Irreversible high temperatures

ByKausar Fatima

Works in an international audit firm and writes for magazines


June 28, 2022

There is hardly any doubt that the current increase in temperatures in Pakistan is just unprecedented and has created plenty of issues for the people of the country. The high levels of heat experienced in the length and breadth of the country that has fundamentally altered the climatic scenario in the country. The scorching heat has affected not only the people but also the environment in the country particularly the agricultural sector. The seriousness of the situation could be gauged by the fact that few cities of Pakistan like Nawabshah, Sibi and Jacobabad have registered highest temperatures and have emerged amongst the top hottest places in the world with average temperatures recording five Celsius higher than normal. This is an extremely worrying scenario and requires immediate amelioratory measures to ward-off the dangers inherent in this increase.

Even more worrisome is the fact that the increase in temperatures is irreversible and many areas of Pakistan are at serious risk unless a series of interventions are strategised and systematic investments in local resilience are made. The spiraling temperatures is estimated to negatively affect crops, yields, local trade, jobs, health, migration, construction designs, school enrolments and drop-outs and changing electricity demand. Prolonged high temperatures are like living permanently in a warmer region, instead of just experiencing the occasional peaks during summer and the impact of such existence depresses human spirit putting it in frequent and serious depression. The heat is also harmful for human health and results in myriad illnesses with some of them incurable. This is an extremely dangerous prospect and may prove disastrous for the future of the country.

The intensity of the climate change has become clear by the fact that the onset of summer came much earlier than usual with March heating up extraordinarily registering highest recorded temperatures in over a century. It is also recorded that the temperature rise in many areas was recorded 10 degree Celsius higher than usual with 62 per cent less rainfall. The lack of rains exacerbated the onset of heat and caused maximum harm to the crops particularly mango whose produce declined by around 50 per cent. Though the heat ripens the succulent yellow fruit, the untimely early rise in temperatures, coupled with water shortages, have badly affected the crop. When the unripened fruit is ready it requires water which helps the mango grow to a good size but then the water shortage hit it badly. Pakistan is the world’s fifth largest producer of mangoes after India, China, Thailand and Indonesia and the average mango production is nearly 1.8 million tons but likely to be around half that this year with agriculturists cutting the export target to 25,000 tons compared with last year of 125,000 tonnes.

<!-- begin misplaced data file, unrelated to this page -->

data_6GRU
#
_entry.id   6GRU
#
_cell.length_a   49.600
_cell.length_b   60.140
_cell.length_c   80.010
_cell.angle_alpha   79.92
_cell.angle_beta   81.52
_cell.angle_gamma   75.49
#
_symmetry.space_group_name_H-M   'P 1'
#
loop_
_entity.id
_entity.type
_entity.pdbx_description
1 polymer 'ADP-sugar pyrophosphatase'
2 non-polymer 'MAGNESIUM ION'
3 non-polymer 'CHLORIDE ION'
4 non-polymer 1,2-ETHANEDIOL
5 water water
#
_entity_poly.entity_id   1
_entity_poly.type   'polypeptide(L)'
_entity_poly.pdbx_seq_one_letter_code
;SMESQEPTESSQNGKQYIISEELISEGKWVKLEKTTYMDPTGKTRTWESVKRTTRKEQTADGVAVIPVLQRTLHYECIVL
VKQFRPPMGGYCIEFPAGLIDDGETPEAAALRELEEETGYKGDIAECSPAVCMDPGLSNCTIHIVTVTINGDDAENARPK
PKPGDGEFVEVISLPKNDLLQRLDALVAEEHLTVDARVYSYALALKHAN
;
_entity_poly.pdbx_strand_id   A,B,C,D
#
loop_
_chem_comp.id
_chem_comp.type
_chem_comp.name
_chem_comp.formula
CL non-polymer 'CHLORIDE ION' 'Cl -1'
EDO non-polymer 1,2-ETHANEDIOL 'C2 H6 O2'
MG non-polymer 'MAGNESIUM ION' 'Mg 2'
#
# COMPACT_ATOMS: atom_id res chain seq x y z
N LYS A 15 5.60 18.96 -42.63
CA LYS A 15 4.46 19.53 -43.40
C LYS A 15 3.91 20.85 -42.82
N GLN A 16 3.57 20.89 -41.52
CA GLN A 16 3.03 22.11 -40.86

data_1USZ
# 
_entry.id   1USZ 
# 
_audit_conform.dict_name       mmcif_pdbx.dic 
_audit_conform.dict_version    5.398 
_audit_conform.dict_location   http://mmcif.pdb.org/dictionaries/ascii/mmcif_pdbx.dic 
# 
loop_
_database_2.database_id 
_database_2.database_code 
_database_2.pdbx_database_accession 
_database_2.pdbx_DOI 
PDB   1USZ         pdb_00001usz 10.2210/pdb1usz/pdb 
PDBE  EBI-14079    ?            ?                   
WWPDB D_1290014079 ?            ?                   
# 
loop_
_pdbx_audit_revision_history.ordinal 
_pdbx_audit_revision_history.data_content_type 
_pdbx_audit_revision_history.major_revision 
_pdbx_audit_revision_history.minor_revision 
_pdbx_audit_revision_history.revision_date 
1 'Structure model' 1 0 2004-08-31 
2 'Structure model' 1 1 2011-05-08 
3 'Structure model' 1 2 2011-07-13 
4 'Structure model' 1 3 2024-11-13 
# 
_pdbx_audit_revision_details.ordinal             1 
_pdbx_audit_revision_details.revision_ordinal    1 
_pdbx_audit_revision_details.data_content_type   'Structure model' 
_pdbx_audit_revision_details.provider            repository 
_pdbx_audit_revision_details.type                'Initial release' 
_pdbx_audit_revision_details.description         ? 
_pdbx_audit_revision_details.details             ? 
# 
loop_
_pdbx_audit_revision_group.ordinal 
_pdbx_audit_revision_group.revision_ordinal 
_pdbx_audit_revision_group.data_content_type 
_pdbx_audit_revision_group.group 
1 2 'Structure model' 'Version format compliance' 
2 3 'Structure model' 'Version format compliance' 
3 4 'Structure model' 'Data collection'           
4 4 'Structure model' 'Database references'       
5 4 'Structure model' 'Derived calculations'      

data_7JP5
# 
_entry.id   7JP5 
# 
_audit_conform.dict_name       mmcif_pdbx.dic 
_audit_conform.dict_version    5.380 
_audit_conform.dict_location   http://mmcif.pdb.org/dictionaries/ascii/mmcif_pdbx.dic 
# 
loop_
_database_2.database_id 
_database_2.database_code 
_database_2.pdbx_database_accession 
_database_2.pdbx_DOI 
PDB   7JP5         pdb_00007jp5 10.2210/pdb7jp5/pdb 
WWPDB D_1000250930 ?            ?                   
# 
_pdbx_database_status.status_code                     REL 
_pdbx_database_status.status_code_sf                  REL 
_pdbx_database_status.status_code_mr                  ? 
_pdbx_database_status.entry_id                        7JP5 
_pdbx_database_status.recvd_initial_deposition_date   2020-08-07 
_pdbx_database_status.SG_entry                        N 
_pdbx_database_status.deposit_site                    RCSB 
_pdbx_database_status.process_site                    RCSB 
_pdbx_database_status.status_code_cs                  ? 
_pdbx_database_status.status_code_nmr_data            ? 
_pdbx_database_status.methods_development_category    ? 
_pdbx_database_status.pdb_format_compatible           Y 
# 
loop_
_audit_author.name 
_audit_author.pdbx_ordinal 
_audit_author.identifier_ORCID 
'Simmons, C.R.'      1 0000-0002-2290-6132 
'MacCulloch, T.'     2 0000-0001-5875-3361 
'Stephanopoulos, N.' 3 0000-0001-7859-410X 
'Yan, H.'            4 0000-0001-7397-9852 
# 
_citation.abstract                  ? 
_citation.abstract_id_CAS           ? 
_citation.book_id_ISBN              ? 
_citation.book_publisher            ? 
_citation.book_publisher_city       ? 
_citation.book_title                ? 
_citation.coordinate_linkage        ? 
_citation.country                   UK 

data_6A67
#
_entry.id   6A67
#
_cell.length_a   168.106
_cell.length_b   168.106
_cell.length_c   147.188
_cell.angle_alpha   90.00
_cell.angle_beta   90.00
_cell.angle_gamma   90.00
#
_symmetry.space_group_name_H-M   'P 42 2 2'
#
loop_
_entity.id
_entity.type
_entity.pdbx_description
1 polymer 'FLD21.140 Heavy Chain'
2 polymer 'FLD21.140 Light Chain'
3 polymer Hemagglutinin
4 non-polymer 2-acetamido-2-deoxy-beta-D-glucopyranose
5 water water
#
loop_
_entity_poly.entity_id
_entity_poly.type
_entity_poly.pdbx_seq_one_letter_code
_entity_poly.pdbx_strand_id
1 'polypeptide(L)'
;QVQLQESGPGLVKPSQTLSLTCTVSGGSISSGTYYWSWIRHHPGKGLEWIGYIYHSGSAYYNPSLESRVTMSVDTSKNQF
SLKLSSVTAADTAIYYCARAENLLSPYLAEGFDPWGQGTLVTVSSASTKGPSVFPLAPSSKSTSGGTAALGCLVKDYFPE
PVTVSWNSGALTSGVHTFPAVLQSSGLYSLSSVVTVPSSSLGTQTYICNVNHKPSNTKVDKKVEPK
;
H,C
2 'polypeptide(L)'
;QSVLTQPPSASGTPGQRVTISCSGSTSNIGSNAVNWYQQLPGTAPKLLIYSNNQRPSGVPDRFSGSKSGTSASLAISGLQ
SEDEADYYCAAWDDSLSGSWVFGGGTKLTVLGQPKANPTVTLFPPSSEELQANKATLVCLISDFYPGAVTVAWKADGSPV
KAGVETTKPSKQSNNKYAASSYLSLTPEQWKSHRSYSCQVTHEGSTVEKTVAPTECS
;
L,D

Though the exceptionally dry heat was harmful to crops but it was equally lethal to people and there were reports of people from towns such Jacobabad, Nawabshah, Sibi and other districts migrating towards Quetta to survive. Moreover, the extent and duration of high temperatures in the plains of Punjab and Sindh have stunted the wheat crop, increased demand for imports and added to the already growing food insecurity in the midst of soaring commodity prices resulting from the Russia-Ukraine conflict. Most problematically it is just not only the plains that have affected by high temperatures but it is noted that high-altitude Mountains and glacial areas are also not prone to heatwaves. Heatwaves in the upper Indus basin areas in Khyber Pakhtunkhwa and Gilgit-Baltistan have accelerated glacial melt causing Pakistan’s water storages to face shortage along with causing downstream flooding and loss to infrastructure.

High temperatures reduce the ability to efficiently cool off that increases a person’s heat stress. When humidity is high, sweat evaporates slowly and body’s core temperature increases, triggering a series of emergency responses to protect vital functions. Weather experts regularly advise people to avoid being outside during the hottest parts of the day as it increases the possibility of sun stroke bringing on muscle cramps and heat exhaustion that can lead to death. The heatwaves have now become almost routine and climate experts now insist that this trend should be taken in account as the new normal. In this respect it is reported that heatwaves may become more likely by 30 per cent and that is a horrendous future scenario. Pakistan is particularly vulnerable to increasing heat as it does also face the scarcity of electricity that exposes people directly to heat with no respite through the summer months.

Apparently, this increase is not going to tone down as it retains the capacity to continue for long and disrupt the climate patterns. The climate scientists are quite apprehensive about the prospects of mitigating the effects of rising temperatures as they open the floodgates of rain and subsequent floods. The jeopardy is double in content as the heatwaves cause drought and excessive rains bring in floods. TW


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